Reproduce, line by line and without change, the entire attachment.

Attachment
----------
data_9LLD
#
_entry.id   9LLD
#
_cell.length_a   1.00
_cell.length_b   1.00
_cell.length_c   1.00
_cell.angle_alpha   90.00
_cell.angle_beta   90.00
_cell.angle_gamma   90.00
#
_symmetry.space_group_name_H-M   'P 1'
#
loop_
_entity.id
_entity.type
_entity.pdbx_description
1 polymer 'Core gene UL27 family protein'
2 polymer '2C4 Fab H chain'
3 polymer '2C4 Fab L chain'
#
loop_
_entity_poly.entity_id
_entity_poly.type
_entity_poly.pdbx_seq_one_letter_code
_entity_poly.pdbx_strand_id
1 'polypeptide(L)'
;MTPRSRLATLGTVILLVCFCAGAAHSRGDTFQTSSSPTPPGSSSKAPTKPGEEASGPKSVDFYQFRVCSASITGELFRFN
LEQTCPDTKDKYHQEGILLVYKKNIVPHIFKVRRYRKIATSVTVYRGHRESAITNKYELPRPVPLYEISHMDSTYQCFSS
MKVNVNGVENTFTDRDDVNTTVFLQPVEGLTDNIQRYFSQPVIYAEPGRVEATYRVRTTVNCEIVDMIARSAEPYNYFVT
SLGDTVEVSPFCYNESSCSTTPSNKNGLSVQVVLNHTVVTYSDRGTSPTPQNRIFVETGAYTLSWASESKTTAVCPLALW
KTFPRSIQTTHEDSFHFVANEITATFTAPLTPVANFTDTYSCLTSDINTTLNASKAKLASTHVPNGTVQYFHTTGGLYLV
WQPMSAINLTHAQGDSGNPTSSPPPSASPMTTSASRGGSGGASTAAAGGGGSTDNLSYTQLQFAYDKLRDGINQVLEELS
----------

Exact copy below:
data_9LLD
#
_entry.id   9LLD
#
_cell.length_a   1.00
_cell.length_b   1.00
_cell.length_c   1.00
_cell.angle_alpha   90.00
_cell.angle_beta   90.00
_cell.angle_gamma   90.00
#
_symmetry.space_group_name_H-M   'P 1'
#
loop_
_entity.id
_entity.type
_entity.pdbx_description
1 polymer 'Core gene UL27 family protein'
2 polymer '2C4 Fab H chain'
3 polymer '2C4 Fab L chain'
#
loop_
_entity_poly.entity_id
_entity_poly.type
_entity_poly.pdbx_seq_one_letter_code
_entity_poly.pdbx_strand_id
1 'polypeptide(L)'
;MTPRSRLATLGTVILLVCFCAGAAHSRGDTFQTSSSPTPPGSSSKAPTKPGEEASGPKSVDFYQFRVCSASITGELFRFN
LEQTCPDTKDKYHQEGILLVYKKNIVPHIFKVRRYRKIATSVTVYRGHRESAITNKYELPRPVPLYEISHMDSTYQCFSS
MKVNVNGVENTFTDRDDVNTTVFLQPVEGLTDNIQRYFSQPVIYAEPGRVEATYRVRTTVNCEIVDMIARSAEPYNYFVT
SLGDTVEVSPFCYNESSCSTTPSNKNGLSVQVVLNHTVVTYSDRGTSPTPQNRIFVETGAYTLSWASESKTTAVCPLALW
KTFPRSIQTTHEDSFHFVANEITATFTAPLTPVANFTDTYSCLTSDINTTLNASKAKLASTHVPNGTVQYFHTTGGLYLV
WQPMSAINLTHAQGDSGNPTSSPPPSASPMTTSASRGGSGGASTAAAGGGGSTDNLSYTQLQFAYDKLRDGINQVLEELS